Now the meaty stuff. Shoo the kids out of the room. Next time you're strolling down Spring Garden, sneak down to the old courthouse across from Grafton Street and look up to the top set of windows. Back when we used to kill people for doing wrong things, we generally liked to hang 'em. Think we threw the gallows away? Nope. Rumour has it the old courthouse plays double duty as storage, housing the same set of gallows used to bring swift justice to criminals and tranquility to our fair city. So as you stare at the tippy-top of those beautiful palladian windows, pause for a moment to consider the sinister device held within. There's gotta be at least a ghost or two in there, man. --Alex Mitchell

October 26-28,
When Hal-Con debuted in 2010, it was 1,500 people crammed into the Lord Nelson's conference room. This year, spread out over three floors of the World Trade and Convention Centre, the number of attendees is estimated to surpass 5000, according to Hal-Con's director of media relations, Cassie Williams.

"Nerds and geeks aren't on the outside anymore---we're in the mainstream," says Williams, noting the recent success of The Avengers at the box office.

"Even if you're not into comic books, there is something for everyone."

The convention, running from October 26 to 28, will feature celebrity Q&As with actor John Rhys-Davies, writer R.A. Salvatore and comic scribes Gail Simone and Darwyn Cooke, among others. There will be merchandise for sale, live music, film screenings, a dance, a charity auction and an entire floor devoted to gaming: everything from Xbox to Settlers of Catan.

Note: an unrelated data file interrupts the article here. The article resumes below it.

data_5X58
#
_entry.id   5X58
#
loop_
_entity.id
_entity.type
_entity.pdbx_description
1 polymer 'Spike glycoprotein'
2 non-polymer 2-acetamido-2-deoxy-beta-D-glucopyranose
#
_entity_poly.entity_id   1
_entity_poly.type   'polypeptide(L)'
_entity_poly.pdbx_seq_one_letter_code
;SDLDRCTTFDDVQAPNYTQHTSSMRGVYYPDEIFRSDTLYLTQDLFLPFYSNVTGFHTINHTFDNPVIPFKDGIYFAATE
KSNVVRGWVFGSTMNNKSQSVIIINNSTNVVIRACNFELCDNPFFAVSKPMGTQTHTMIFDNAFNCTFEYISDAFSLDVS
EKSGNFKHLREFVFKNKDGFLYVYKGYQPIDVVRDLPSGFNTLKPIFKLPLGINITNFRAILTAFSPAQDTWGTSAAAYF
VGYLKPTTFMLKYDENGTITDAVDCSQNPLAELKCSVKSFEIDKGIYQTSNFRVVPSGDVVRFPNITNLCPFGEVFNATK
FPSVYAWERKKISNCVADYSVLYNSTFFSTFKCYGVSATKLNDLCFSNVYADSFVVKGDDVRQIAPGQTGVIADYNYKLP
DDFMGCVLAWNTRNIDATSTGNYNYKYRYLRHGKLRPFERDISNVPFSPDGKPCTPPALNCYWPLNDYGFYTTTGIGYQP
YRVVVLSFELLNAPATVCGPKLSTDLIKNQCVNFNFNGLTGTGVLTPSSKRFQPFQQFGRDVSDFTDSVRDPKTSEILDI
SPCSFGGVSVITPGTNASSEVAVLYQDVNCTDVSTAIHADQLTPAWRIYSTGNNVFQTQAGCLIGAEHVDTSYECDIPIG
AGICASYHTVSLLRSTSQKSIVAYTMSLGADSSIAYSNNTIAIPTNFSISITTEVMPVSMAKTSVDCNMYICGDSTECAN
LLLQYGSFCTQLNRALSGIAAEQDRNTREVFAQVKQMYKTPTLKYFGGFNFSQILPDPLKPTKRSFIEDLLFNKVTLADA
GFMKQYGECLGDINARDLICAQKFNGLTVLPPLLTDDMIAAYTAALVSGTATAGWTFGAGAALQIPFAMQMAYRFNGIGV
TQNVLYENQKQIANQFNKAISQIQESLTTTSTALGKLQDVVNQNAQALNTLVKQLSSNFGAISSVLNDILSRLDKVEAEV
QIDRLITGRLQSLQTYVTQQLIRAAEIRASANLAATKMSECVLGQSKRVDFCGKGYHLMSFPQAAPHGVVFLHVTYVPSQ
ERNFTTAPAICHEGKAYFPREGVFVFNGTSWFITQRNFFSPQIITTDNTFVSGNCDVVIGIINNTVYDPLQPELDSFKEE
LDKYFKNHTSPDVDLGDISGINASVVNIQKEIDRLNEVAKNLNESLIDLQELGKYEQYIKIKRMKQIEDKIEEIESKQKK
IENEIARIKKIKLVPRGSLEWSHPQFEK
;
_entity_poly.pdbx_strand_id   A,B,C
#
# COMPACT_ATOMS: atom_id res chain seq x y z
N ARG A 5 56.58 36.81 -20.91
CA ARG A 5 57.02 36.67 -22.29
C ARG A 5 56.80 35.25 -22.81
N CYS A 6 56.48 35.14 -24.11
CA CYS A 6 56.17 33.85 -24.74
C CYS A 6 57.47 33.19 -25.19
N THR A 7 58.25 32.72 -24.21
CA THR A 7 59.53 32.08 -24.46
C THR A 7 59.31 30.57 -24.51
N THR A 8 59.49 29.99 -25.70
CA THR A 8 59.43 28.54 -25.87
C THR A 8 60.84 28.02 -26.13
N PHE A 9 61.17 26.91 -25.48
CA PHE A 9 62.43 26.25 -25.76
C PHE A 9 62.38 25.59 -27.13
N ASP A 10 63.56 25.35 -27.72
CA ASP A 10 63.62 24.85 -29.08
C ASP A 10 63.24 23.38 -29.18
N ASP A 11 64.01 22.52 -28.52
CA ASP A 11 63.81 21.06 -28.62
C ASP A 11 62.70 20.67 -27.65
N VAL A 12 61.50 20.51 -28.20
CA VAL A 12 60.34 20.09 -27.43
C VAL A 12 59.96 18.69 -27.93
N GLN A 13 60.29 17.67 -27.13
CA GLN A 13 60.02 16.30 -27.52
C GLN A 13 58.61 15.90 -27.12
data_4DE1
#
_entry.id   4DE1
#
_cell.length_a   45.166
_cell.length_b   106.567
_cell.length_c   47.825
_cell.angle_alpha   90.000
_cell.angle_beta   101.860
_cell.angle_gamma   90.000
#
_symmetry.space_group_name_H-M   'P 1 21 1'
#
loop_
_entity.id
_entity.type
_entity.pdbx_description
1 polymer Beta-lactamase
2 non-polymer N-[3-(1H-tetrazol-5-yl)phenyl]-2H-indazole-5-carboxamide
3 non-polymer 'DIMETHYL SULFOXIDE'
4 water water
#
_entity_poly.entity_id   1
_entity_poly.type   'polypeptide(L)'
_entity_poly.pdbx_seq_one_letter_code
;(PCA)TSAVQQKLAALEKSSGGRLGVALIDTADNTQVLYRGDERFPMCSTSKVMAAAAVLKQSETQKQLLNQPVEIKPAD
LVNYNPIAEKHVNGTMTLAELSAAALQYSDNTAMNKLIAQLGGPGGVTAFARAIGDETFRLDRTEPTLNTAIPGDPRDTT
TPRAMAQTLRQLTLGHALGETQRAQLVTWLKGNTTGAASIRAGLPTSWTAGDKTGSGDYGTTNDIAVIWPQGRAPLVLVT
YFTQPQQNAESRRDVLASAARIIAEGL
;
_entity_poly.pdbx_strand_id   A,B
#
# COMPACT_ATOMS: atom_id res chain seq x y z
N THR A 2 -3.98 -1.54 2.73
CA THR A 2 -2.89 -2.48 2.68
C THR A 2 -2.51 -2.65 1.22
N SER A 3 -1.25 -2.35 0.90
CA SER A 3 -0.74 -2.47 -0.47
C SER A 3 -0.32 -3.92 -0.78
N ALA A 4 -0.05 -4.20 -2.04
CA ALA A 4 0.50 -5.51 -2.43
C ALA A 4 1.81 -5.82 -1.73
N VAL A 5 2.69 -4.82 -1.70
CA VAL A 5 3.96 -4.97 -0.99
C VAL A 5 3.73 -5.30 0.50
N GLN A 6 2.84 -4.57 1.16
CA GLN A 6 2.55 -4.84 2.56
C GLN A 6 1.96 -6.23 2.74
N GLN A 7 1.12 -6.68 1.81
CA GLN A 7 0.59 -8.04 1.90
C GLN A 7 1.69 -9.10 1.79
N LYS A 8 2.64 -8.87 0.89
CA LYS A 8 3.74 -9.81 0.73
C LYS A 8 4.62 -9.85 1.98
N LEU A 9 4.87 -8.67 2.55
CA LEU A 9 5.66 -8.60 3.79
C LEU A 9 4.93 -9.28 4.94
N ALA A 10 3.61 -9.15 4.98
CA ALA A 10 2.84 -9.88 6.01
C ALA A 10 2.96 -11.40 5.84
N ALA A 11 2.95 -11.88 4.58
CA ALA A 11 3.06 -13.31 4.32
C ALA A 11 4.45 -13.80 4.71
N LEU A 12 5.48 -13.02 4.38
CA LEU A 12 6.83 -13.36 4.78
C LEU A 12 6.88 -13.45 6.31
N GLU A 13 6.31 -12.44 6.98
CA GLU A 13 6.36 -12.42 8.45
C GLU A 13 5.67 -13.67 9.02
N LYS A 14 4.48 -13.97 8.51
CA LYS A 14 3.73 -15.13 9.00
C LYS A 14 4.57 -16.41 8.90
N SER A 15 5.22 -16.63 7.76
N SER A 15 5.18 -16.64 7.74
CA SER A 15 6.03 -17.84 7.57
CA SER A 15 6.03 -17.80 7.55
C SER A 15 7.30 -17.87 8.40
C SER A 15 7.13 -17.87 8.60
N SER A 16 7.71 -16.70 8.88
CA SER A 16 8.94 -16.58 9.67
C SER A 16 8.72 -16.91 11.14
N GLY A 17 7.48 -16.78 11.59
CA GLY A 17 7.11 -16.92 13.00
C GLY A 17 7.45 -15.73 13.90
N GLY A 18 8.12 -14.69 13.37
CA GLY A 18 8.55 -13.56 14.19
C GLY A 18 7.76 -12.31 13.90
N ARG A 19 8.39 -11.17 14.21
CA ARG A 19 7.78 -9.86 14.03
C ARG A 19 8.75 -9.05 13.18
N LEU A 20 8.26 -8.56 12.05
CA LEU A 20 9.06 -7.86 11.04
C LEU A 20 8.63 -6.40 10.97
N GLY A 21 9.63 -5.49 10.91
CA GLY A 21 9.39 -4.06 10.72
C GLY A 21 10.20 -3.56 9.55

A costume contest will reward those who choose to dress up. "It's the most fascinating people-watching you'll find in this city," says Williams, who last year met a man that had spent a year constructing a proton pack for his Ghostbusters costume.

Hal-Con, a not-for-profit organization, is staffed by volunteers, and Williams says this year more than 200 people opted to donate their time: "Enough that we've had to turn people away, which is heartbreaking." --KH

November 1, Pier 21, 7pm
Interested in getting your hands on some local art and supporting Halifax non-profit organizations? Then you better not miss Halifax's first Timeraiser. "We're excited because it's part silent auction and part volunteer fair, the twist being that you bid volunteer hours," explains their communications manager Amanda Grainger-Munday. Participating artists earn up to $1,000 per work (garnered from sponsors like Telus), while art lovers raise funds to buy artwork by pledging volunteer hours instead of cash to local non-profit organizations.

Dreamed up by a group of Toronto friends in 2002 looking for ways to find more meaningful volunteer experiences in their community, the idea has spread like wildfire since then, with Timeraisers popping up in Vancouver, Calgary, Ottawa, Hamilton and Edmonton. The Toronto-based team hopes to reach 10 cities this year, launching the annual events in cities such as Halifax and Montreal. Grainger-Munday says Toronto's Timeraiser's are often sold-out weeks in advance each year.

Toronto-based artist Adam Colangelo, who work consists of copper mosaics, has participated in over eight Timeraiser events throughout Canada, often selling his work at maximum price. "I have been able to expose my work to a wide range of people throughout Canada, while making money as a full-time artist. I think the budget set out is very fair, which is important in keeping the artist afloat," explains Colangelo. Selling his paintings for volunteer hours helps connect him to his community: "It's hard to reach out as an artist, considering most of our time is spent in the studio, or out at shows trying to make a living."